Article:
This is an example of what a solar canopy array over the parking lots at the York Judicial Center on Elm Street in Biddeford could look like. The Biddeford City Council approved a change in the contract zone that will allow such an array, in addition to the solar panels already planned for the roof of the structure. The matter now returns to the Planning Board for further scrutiny. Courtesy Image

BIDDEFORD — The York Judicial Center project underway on Elm Street may become a zero net energy property, with the installation of solar panels at the two parking lots of the court building.

In May, the Biddeford City Council endorsed a proposed amendment to the Contract Zone for the project to allow photovoltaic arrays in the parking lots, in addition to the solar panels already planned for the rooftop. The original plan was for the court property to generate 75 percent of zero net energy, but the plan has now been updated to increase that to 100 percent.

Zero net energy is achieved when the total amount of energy used in the facility on an annual basis is roughly equal to the amount of renewable energy created on site, or nearby, according to City Planner Greg Tansley.

The City Council held a first reading of the proposal to change the contract zone July 20 and gave final approval Aug. 3. The solar array project now goes back to the Planning Board for  further scrutiny.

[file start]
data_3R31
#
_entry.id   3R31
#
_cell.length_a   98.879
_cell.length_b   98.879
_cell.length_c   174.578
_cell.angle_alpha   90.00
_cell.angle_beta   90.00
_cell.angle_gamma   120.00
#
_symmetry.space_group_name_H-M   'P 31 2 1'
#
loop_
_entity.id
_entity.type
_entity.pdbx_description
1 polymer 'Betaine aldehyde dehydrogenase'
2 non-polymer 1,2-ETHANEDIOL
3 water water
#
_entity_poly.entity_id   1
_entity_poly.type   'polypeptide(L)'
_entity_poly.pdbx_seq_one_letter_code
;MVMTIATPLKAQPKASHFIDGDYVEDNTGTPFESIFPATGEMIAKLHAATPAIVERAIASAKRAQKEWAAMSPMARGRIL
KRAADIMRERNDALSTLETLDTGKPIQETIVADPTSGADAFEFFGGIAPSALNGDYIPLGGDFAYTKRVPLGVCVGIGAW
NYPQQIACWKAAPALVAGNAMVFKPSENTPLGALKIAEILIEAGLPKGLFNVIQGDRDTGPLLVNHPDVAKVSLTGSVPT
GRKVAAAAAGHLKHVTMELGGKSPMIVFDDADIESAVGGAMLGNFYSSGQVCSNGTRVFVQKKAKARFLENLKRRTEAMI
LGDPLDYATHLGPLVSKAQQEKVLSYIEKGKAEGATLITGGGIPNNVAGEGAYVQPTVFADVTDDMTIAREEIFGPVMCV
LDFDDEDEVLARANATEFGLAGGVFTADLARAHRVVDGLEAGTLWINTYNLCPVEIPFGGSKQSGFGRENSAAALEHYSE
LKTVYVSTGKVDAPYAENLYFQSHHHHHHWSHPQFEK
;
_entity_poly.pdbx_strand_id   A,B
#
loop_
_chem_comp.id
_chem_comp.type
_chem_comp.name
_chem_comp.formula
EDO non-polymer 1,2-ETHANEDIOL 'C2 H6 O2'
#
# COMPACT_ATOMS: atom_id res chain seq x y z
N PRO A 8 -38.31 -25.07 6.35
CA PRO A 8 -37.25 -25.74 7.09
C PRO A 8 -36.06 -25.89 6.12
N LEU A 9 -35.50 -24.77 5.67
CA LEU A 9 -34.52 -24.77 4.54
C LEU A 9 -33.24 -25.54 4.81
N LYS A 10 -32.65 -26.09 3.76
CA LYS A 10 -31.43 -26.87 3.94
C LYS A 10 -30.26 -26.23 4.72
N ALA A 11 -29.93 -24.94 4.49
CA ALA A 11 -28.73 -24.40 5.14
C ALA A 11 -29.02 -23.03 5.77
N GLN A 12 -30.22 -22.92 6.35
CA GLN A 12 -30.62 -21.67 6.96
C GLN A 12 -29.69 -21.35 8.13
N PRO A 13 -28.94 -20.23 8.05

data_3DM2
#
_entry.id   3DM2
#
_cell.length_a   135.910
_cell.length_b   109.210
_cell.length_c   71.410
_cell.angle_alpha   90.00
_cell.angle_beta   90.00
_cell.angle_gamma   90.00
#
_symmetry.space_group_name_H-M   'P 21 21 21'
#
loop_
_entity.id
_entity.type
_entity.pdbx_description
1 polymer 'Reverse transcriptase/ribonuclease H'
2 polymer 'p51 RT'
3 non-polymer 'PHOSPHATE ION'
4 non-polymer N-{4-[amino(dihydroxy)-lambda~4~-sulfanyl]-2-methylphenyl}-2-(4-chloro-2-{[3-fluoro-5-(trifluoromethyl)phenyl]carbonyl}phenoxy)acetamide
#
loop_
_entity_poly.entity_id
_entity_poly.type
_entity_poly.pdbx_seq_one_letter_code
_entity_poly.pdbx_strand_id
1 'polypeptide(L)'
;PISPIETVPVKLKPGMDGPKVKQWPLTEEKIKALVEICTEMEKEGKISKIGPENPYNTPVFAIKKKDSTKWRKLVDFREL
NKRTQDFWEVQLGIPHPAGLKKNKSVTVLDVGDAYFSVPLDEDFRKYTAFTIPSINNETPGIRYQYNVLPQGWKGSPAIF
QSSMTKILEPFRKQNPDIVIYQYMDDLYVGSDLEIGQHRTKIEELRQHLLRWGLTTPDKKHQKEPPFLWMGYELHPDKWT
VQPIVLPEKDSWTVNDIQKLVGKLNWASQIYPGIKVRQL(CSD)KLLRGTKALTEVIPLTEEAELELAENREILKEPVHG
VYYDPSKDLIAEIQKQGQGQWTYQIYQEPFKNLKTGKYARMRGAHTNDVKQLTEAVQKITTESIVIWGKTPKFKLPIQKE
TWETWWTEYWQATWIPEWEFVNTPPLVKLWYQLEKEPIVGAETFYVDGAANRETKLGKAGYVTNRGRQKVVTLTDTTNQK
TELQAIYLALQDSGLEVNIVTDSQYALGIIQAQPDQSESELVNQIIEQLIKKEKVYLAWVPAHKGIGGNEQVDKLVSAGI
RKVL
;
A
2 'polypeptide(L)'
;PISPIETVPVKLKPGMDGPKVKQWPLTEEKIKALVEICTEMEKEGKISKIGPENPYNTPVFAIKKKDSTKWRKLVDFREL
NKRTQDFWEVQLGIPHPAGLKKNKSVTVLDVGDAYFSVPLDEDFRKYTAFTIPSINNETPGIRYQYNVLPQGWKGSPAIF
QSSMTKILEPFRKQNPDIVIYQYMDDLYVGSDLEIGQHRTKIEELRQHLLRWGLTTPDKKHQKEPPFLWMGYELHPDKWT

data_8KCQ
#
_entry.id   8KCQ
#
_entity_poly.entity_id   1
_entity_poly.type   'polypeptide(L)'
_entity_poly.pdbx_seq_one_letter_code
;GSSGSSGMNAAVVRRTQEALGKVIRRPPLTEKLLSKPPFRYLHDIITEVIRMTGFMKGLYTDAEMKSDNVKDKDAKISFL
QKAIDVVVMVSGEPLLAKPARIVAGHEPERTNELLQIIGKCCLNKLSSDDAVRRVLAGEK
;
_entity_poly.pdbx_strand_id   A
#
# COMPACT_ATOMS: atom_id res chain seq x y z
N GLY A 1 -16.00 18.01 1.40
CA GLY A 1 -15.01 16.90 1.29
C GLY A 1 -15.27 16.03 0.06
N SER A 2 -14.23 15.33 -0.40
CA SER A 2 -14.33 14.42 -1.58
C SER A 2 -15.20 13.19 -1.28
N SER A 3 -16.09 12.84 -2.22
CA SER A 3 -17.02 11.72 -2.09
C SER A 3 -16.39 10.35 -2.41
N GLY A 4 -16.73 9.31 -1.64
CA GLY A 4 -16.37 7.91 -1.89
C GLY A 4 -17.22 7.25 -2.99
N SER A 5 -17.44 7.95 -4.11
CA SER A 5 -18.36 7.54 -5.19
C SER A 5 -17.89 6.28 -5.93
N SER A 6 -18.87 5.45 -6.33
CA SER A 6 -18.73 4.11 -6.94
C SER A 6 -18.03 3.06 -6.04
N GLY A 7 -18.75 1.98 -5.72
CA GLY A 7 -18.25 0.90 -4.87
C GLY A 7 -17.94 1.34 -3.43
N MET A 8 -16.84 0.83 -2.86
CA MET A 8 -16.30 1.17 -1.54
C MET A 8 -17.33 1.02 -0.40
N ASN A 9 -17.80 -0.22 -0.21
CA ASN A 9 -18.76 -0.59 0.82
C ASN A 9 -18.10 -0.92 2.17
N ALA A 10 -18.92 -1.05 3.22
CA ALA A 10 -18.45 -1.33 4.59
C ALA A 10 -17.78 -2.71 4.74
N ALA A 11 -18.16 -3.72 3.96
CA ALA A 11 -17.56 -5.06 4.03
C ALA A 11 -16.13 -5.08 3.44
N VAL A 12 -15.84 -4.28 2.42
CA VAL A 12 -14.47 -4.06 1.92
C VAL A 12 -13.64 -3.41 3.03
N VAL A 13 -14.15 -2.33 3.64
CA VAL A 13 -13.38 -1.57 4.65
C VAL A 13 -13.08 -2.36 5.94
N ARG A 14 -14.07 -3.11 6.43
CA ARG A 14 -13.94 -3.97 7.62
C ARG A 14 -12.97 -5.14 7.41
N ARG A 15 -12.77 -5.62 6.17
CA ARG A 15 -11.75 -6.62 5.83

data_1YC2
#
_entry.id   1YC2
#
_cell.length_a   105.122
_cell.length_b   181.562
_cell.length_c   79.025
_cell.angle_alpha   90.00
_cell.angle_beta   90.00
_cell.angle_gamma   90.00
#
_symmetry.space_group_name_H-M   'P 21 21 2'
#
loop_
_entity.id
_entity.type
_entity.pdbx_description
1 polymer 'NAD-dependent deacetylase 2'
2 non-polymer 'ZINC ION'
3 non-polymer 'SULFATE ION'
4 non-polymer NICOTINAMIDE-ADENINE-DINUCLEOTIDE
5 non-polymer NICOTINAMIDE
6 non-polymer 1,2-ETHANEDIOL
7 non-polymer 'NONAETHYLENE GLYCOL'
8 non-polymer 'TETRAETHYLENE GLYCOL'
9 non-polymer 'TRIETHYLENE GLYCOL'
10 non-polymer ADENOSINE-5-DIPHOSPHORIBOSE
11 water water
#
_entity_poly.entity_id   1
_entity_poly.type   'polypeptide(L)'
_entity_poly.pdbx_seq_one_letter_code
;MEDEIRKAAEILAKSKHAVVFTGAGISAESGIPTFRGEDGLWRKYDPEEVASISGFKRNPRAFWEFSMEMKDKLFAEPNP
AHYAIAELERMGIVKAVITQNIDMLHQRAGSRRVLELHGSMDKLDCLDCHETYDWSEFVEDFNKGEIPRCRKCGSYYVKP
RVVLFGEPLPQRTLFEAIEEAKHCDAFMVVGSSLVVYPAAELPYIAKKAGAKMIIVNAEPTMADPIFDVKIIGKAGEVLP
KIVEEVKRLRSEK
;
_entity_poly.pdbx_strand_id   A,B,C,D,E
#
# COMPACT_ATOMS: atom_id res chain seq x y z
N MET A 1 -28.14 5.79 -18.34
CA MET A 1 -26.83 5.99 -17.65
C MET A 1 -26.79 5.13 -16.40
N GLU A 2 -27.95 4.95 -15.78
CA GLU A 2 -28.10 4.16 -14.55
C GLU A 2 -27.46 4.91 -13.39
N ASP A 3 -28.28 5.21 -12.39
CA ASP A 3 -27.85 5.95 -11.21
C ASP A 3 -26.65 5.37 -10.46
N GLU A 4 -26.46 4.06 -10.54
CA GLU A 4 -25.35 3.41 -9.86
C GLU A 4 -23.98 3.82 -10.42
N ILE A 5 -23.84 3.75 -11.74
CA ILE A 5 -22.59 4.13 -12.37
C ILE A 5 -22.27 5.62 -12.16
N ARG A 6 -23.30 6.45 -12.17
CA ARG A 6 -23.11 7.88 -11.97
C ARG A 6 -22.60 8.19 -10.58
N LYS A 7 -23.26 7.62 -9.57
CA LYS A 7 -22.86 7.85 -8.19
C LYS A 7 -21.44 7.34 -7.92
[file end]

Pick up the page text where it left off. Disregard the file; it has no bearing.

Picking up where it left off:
Councilor Doris Ortiz had proposed fencing in the area – a plan that was approved by the council at the first reading,  though some councilors at the time said fencing should be reviewed by the Planning Board, rather than being required.

Ultimately, on Aug. 3, that is what happened.


Ortiz explained at the final reading that she had intended the fencing around the perimeter of the property be complete; the current design apparently leaves a gap.

On  Aug. 3, the council put their seal of approval on the change to the contract zone to allow the solar array with the caveat that the Planning Board  consider fencing.

The change to the contract zone for the 511- 515 Elm St. and 384 Hill St. property where the court building is being constructed was recommended by the Planning Board. In the board’s findings of fact that led to the recommendation that the city allow solar panels over the parking lot, it noted the plan meets all requirements of the existing zone and the contract zone and is consistent with the Comprehensive Plan.

“The Planning Board of the City of Biddeford specifically finds there is a demonstrated need to promote alternative energy sources and the proposed solar arrays will not affect the general intent and purpose of (the) Contract Zone,” the board wrote in its findings.

The York Judicial Center will consolidate the three Maine District Courts, currently located in Biddeford, Springvale, and York, along with the York County Superior Court, which sits at the York County Court House in Alfred.

The new building in Biddeford will be 115,000 square feet and encompass a 34,000-square-foot footprint.

The York Judicial Center is expected to be mostly complete by February 2023, with a view to opening that spring.

The York County Court House building in Alfred is home to the county Registries of Probate and Deeds, the York County Probate Court, the York County District Attorney’s Office, and other county-related functions. The building  is county-owned and will remain open.

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